Kalu’s passion for African cuisine and culture pervades her interesting book, My African Restaurant Adventure.
Akon Margaret Kalu’s My African Restaurant Adventure evaluates the current state of African restaurants in the United Kingdom and offers helpful advice to independent restaurateurs.
African food blogger Kalu is on a mission to lift the brand image of African food, particularly among non-Africans. Based on informal research conducted with UK African restaurants, the book reveals that many such restaurants lack basic marketing techniques. It also takes note of widespread confusion about using websites and social media for restaurant marketing. While the book focuses specifically on African restaurants, much of its insightful commentary also applies to independent restaurants more broadly.
Beginning with an informative introduction to African food, including staples of African cooking, preparation methods, and health benefits, the book recalls conversations with African restaurant owners in London about their businesses. It perceptively points out that African cuisine often feeds mostly African customers—in part because African restaurants are located primarily where African populations live, but also because the cuisine has been underpromoted when compared with other international foods. Still, she notes that “African pop-ups and street-food vendors are becoming a familiar sight in London and other cities in the UK,” which could help improve the cuisine’s visibility.
The book’s critique of African restaurants is detailed and useful; it discusses the inadequacy of most menus, poor staffing, inappropriate locations, inferior customer service, a lack of emphasis on meal presentation, and inattention to marketing. One of the more interesting observations as to why African restaurants are not prospering is that “Africans came to study with the intention of going back to their country, which most did, whereas other foreigners like Asians and Italians came for business and to seek a better life … Other cultures have created a brand far ahead of Africans.”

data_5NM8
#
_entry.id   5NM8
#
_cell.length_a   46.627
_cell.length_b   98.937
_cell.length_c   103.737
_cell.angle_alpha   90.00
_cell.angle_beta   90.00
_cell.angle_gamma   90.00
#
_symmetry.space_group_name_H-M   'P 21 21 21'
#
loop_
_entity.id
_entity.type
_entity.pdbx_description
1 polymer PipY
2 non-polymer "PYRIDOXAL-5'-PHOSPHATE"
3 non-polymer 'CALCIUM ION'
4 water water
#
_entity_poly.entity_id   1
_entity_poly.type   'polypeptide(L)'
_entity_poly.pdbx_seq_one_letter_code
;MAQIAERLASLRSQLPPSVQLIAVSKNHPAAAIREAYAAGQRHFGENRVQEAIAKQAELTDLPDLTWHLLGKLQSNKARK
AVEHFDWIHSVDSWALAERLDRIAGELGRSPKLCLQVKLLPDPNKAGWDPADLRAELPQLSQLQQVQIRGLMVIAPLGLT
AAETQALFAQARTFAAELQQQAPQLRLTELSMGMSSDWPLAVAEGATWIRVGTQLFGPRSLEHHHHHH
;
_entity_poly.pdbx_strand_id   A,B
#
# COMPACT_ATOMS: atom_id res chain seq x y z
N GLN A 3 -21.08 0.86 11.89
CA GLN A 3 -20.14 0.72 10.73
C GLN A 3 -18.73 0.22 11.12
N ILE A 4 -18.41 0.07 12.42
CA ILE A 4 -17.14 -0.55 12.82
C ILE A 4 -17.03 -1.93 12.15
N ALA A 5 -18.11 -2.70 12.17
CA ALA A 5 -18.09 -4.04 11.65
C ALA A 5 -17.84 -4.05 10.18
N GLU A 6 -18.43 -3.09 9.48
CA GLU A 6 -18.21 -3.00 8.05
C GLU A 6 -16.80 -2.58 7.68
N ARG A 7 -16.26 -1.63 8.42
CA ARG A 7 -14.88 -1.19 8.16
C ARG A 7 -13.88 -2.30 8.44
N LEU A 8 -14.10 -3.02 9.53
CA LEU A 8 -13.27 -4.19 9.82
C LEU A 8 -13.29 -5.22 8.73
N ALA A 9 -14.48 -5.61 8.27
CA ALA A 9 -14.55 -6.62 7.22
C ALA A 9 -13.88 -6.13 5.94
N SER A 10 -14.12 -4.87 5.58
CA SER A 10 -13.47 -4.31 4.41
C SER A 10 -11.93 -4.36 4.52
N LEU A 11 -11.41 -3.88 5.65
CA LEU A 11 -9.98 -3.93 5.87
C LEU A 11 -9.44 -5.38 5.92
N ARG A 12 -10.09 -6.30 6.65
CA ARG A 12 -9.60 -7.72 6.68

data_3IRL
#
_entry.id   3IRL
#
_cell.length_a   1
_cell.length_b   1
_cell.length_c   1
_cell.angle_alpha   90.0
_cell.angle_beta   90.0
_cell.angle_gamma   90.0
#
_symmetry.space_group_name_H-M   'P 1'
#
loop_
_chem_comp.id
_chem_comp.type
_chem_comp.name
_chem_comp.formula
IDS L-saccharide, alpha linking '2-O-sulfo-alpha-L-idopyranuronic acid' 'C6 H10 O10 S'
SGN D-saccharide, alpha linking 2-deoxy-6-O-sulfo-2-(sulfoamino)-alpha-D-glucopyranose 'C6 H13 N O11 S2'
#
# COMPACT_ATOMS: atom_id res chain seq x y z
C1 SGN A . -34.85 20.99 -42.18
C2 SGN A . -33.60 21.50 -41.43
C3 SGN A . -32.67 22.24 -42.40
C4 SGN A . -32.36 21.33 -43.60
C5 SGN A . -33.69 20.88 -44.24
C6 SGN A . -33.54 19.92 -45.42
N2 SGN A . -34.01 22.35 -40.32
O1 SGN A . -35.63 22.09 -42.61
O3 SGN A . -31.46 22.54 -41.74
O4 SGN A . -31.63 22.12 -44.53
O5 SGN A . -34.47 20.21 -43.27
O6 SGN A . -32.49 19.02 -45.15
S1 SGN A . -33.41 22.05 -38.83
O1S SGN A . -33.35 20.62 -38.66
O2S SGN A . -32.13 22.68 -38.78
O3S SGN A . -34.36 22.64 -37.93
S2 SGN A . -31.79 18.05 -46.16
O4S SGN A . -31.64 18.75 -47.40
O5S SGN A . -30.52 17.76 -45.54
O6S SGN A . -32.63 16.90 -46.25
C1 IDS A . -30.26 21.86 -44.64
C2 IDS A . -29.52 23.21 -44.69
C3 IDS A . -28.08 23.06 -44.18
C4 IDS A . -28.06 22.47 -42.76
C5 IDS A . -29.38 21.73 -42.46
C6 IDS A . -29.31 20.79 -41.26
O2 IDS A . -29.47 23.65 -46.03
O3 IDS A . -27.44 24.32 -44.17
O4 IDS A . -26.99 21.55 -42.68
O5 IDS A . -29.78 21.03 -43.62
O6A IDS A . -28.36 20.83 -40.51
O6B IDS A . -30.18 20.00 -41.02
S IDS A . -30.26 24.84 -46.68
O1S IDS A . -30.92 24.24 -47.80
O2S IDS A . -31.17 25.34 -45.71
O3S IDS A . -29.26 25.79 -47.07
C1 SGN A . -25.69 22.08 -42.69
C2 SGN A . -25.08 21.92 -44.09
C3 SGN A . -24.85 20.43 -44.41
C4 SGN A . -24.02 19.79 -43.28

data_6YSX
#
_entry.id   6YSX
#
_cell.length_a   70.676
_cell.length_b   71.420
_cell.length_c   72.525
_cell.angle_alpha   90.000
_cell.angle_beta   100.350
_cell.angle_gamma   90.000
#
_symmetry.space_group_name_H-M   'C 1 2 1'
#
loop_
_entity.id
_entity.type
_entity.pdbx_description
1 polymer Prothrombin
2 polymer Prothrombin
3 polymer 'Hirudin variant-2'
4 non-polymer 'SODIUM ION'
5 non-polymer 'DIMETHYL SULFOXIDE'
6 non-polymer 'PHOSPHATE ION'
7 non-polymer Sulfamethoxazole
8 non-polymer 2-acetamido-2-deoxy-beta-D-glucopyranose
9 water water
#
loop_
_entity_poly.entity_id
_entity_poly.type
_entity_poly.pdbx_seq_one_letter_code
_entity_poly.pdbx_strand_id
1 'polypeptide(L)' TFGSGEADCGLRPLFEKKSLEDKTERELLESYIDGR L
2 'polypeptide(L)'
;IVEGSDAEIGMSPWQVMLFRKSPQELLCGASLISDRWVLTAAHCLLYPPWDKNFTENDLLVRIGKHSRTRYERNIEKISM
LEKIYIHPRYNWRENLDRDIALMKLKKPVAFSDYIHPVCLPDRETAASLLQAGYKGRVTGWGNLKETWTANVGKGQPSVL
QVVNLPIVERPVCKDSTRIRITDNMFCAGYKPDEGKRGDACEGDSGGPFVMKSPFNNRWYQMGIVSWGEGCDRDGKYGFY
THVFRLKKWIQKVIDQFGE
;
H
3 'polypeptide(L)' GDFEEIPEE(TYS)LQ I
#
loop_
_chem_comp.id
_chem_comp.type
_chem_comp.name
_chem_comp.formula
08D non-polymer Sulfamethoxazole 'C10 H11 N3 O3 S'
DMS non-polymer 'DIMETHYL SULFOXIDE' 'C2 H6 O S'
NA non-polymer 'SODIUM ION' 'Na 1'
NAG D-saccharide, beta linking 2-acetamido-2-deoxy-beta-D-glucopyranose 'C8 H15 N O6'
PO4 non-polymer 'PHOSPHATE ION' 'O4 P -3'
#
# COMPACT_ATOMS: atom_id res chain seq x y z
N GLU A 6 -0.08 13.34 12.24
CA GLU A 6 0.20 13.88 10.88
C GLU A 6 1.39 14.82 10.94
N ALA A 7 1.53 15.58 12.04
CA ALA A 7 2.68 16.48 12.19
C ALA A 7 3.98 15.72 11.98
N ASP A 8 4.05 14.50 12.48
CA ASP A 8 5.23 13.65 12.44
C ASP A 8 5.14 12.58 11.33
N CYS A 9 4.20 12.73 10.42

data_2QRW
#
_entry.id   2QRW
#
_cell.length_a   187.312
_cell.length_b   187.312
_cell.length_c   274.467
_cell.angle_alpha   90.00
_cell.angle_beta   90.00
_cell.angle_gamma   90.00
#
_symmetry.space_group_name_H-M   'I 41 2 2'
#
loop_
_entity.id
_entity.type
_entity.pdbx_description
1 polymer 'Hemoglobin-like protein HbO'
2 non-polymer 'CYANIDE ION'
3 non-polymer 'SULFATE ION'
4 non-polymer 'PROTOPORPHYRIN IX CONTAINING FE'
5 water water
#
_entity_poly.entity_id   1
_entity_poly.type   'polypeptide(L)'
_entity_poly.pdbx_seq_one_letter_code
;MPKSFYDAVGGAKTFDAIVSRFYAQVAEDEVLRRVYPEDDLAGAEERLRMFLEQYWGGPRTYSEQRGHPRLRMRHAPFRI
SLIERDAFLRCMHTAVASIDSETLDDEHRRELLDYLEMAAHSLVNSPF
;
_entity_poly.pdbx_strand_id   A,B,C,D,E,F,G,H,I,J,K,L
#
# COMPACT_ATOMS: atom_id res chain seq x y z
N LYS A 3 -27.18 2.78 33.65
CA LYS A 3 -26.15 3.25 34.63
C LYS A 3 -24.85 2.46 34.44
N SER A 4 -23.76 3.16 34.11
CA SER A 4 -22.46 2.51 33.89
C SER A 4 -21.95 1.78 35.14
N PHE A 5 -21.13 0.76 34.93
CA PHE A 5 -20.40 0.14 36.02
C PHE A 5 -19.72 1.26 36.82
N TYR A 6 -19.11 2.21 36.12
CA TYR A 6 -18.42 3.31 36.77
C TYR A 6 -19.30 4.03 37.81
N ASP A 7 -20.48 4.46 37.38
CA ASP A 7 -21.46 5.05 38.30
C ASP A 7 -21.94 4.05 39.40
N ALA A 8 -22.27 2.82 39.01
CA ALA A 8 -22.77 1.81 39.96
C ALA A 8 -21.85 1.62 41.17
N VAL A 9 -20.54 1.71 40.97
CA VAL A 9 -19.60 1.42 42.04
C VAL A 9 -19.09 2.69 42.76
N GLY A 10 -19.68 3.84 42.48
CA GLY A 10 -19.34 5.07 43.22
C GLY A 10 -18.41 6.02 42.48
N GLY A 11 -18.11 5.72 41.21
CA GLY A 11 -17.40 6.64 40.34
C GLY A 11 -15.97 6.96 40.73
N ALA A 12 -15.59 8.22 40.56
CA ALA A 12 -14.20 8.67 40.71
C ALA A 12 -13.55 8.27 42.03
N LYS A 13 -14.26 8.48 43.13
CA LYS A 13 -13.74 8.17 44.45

The book does not merely criticize the restaurants; it offers valuable, specific suggestions for improvement in all areas of operations. Its discussions of how food photography could be used to enhance menus and websites; ways to apply social media to share African food, heritage, and culture; and ideas for improving the brand image of African restaurants are forwarded in easily understood terms. The book’s style is informal and engaging.
For the potential customer, the book includes chapters that cover the cuisine and “dining etiquette.” Details about African dining customs, such as eating Ethiopian food by scooping it up with bread, are particularly informative. A glossary at the end of the book helps with food definitions.
Kalu’s passion for African cuisine and culture pervades her book, My African Restaurant Adventure—an educational and interesting title for customers, potential customers, and owners of African restaurants.
Disclosure: This article is not an endorsement, but a review. The author of this book provided free copies of the book and paid a small fee to have their book reviewed by a professional reviewer. Foreword Reviews and Clarion Reviews make no guarantee that the author will receive a positive review. Foreword Magazine, Inc. is disclosing this in accordance with the Federal Trade Commission’s 16 CFR, Part 255.